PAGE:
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Financial Analyst career path

Number of Jobs

39, 300

Median Salary

$76, 950

Unemployment Rate

2.3 percent

Financial analysts recommend to clients when to buy and sell investments by staying current on economic trends, business news and company strategy. They also write reports that explain their analysis, share their expertise with colleagues who aren’t financial experts and sometimes communicate their perspectives to the public and financial media. Many work for financial companies, including those in the financial services and insurance industries. For their influence and sizeable paychecks, financial analysts pay the price by working long hours: One in three put in between 50 and 70 hours a week.

According to the Bureau of Labor Statistics, financial analyst positions are expected to grow by 15.5 percent, or 39, 300 jobs, between 2012 and 2022, much faster than the average for all professions. But competition for these jobs is fierce, especially among analysts new to the field.

The paycheck is good. Financial analysts earned a median of $76, 950 in 2012, with the lowest-paid making $47, 130 and the highest-paid making $148, 430. The best-paid in the profession work in the metropolitan areas of Bridgeport, Conn., New York City and San Francisco.

Salary Range

75th Percentile $103, 410
Median $76, 950
25th Percentile $58, 970

Training

While a bachelor’s degree is required (usually in a finance-related field), many financial analysts also earn master’s degrees in finance or business administration and take additional financial analyst courses. Many in the field also become certified financial analysts, and employers often sponsor certification and licensing programs. You’ll get an advantage in the field by obtaining a certification, such as chartered financial analyst, or by taking advanced courses in subjects related to your specialty. The ambitious may take on larger responsibilities and advance to supervisory positions, and the best of the best may go on to become fund managers.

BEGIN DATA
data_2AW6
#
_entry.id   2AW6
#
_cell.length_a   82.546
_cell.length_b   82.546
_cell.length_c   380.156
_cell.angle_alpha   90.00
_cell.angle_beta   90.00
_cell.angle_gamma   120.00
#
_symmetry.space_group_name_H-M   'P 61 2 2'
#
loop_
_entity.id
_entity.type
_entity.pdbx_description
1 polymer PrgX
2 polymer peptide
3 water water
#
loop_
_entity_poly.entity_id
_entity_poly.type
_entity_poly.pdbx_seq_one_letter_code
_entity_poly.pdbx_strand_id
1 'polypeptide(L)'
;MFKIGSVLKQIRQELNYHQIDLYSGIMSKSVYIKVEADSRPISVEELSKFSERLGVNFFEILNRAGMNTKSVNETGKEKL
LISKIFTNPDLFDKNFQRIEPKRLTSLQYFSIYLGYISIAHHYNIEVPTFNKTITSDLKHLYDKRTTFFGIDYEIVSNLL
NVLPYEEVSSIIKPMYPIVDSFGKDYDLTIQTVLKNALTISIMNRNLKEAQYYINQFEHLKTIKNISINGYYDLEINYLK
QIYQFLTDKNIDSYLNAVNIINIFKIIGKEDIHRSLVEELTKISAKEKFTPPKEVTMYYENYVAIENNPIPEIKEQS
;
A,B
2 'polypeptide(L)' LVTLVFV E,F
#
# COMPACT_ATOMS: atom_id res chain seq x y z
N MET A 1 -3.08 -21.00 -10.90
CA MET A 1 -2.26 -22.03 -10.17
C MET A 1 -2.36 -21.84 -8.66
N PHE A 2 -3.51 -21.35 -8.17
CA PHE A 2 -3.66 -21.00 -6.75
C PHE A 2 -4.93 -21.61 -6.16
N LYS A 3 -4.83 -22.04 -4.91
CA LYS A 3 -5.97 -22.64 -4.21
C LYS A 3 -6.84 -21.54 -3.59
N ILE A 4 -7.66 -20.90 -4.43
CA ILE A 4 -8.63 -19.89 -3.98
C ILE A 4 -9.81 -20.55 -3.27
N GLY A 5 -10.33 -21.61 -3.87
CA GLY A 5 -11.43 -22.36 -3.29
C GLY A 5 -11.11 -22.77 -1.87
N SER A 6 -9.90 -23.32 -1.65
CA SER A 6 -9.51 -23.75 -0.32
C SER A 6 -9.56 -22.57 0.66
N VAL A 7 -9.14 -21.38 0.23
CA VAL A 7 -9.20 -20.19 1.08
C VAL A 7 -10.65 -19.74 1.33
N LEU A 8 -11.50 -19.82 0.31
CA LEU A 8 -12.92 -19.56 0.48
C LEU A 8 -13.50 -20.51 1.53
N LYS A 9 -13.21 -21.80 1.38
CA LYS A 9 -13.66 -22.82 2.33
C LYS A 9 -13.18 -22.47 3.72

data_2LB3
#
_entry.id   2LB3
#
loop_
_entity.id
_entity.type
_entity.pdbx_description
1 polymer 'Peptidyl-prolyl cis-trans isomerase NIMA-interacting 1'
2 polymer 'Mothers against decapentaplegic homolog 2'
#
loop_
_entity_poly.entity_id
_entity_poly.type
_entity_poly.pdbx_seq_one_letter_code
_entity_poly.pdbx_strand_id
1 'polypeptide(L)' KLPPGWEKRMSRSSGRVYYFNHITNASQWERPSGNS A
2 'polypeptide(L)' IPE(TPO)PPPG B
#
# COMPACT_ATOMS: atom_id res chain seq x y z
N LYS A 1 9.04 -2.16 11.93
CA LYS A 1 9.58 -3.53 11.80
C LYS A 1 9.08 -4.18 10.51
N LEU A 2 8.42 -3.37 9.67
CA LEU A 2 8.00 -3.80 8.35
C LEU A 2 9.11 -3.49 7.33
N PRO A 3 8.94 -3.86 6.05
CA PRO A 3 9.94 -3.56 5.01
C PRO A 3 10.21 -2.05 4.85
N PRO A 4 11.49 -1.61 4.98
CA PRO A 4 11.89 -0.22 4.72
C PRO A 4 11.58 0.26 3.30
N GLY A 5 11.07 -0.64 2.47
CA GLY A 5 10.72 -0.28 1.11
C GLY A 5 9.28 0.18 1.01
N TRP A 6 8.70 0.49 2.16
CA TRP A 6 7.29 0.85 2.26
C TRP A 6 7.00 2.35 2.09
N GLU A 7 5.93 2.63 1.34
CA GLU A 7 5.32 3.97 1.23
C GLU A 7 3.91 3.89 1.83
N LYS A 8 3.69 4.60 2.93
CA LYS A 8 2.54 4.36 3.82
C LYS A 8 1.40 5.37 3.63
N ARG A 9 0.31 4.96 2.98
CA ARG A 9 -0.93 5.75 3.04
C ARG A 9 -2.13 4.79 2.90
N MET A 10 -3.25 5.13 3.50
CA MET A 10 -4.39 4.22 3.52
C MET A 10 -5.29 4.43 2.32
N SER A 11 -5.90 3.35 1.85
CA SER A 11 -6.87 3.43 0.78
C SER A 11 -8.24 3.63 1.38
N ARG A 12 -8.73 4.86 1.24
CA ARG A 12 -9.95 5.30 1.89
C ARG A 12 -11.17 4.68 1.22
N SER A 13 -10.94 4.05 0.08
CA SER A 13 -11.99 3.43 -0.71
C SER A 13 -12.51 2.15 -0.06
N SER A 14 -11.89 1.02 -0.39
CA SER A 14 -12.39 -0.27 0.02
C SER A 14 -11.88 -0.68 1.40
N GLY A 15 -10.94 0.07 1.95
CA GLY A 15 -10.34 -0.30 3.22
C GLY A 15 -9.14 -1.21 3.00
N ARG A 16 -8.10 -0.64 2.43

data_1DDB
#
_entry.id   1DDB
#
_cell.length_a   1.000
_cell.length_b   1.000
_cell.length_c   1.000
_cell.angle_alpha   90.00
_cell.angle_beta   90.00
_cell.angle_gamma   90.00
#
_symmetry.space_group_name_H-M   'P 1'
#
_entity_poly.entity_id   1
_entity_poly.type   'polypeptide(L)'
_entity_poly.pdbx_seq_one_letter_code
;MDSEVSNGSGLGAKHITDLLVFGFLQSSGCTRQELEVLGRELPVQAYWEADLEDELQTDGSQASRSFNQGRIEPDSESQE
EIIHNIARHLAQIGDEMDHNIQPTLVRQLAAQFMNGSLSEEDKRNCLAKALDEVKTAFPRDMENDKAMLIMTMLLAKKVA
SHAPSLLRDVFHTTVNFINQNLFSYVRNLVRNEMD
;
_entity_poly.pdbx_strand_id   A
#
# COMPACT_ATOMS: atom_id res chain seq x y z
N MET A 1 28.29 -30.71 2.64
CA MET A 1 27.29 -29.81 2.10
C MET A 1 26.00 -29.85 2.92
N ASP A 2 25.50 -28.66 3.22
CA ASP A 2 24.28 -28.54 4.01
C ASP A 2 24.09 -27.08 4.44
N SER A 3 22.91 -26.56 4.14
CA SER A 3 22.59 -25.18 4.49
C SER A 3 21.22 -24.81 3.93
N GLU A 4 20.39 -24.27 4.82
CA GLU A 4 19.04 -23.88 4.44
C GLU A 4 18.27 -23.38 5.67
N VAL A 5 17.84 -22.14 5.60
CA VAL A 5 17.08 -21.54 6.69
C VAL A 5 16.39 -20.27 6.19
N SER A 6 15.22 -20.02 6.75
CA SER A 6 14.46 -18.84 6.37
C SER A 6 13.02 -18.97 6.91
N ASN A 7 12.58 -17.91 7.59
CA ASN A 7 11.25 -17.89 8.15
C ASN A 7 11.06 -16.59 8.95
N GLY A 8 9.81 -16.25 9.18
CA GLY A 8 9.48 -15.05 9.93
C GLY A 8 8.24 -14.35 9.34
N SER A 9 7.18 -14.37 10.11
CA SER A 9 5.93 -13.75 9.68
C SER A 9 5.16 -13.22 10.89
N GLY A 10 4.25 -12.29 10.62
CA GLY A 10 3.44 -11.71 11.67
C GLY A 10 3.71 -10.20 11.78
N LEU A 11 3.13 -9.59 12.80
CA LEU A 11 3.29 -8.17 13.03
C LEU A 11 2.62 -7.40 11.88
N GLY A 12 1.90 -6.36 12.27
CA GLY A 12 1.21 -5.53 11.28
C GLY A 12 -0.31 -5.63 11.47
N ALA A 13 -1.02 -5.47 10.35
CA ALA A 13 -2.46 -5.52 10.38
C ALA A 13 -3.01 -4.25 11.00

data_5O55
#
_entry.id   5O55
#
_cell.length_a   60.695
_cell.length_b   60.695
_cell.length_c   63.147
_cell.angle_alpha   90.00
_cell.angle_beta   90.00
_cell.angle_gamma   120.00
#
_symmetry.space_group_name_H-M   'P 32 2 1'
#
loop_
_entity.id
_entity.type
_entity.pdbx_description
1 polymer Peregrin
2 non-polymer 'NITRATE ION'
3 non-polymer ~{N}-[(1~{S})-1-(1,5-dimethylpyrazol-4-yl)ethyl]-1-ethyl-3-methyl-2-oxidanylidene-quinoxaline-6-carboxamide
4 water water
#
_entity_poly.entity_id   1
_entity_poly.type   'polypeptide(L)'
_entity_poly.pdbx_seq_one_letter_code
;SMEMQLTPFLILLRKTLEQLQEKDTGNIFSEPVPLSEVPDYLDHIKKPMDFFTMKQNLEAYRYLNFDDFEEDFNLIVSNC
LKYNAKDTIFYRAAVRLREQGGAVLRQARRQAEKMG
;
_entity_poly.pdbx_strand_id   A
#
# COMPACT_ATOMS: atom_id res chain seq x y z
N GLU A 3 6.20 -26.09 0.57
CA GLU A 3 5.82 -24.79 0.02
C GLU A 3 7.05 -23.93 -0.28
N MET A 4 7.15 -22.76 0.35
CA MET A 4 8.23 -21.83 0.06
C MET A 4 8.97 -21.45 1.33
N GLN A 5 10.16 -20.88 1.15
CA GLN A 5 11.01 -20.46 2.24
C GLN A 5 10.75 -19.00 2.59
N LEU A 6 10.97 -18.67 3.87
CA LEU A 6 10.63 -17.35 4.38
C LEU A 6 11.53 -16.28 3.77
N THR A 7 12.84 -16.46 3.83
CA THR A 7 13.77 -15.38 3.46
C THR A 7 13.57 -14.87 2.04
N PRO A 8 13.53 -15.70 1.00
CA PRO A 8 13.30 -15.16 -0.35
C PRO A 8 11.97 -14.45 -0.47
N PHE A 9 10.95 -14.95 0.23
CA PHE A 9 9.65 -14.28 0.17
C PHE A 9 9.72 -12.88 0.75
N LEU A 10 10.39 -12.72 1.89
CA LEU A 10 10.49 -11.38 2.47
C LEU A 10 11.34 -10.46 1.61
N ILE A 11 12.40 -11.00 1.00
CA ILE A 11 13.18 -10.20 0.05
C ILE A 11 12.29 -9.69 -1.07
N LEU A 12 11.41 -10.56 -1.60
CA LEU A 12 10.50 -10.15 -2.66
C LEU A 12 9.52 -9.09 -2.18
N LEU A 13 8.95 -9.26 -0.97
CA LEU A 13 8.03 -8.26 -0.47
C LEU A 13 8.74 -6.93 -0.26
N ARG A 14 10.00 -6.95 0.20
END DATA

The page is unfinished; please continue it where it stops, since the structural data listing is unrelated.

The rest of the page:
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Popular Q&A

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Financial analyst career path?

My plan is to graduate from The University Of California - Santa Barbara with a bachelors degree in economics and accounting and get an accounting job for 2 years for experience since most jobs wants at least 2 years experience and then get a job as a financial analyst. I don't live in a big city so I'm planning on saving up a lot in those 2 years to move to the LA area or the bay area to get a good analyst position. I start college in January. Does this seem like a good solid plan? Is there anything else I should do or think about to assure my success?

I would suggest to look for internship opportunities with reputable banks; or look for graduate programs, also with reputable banks. An accounting job will benefit you more if you are targeting to be a professional accountant. Working with banks will be more relevant if you want to become a financial analyst.

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Financial analyst Career Path?

I am graduating with a BA in Psychology and would like to get a job as a financial analyst after graduation. My school offers a minor in finance and I am thinking about enrolling as I have never taken any class related to business. I have heard that all that I will learn will be on the job so it really doesn't matter if I have a business degree or not. Is this true?

Unfortunately it can hinder you becoming a financial analyst. Most companies have a finance degree or equivalent as a prerequisite. If you minor in finance, it will help but not sure if it will help a lot. However, if you have statistical analysis under your belt from psychology, that will go a longer way than just having finance. Most of finance deals with statistics with a few pieces about calculating annuities and pricing. But generally speaking, having a stats background will help.

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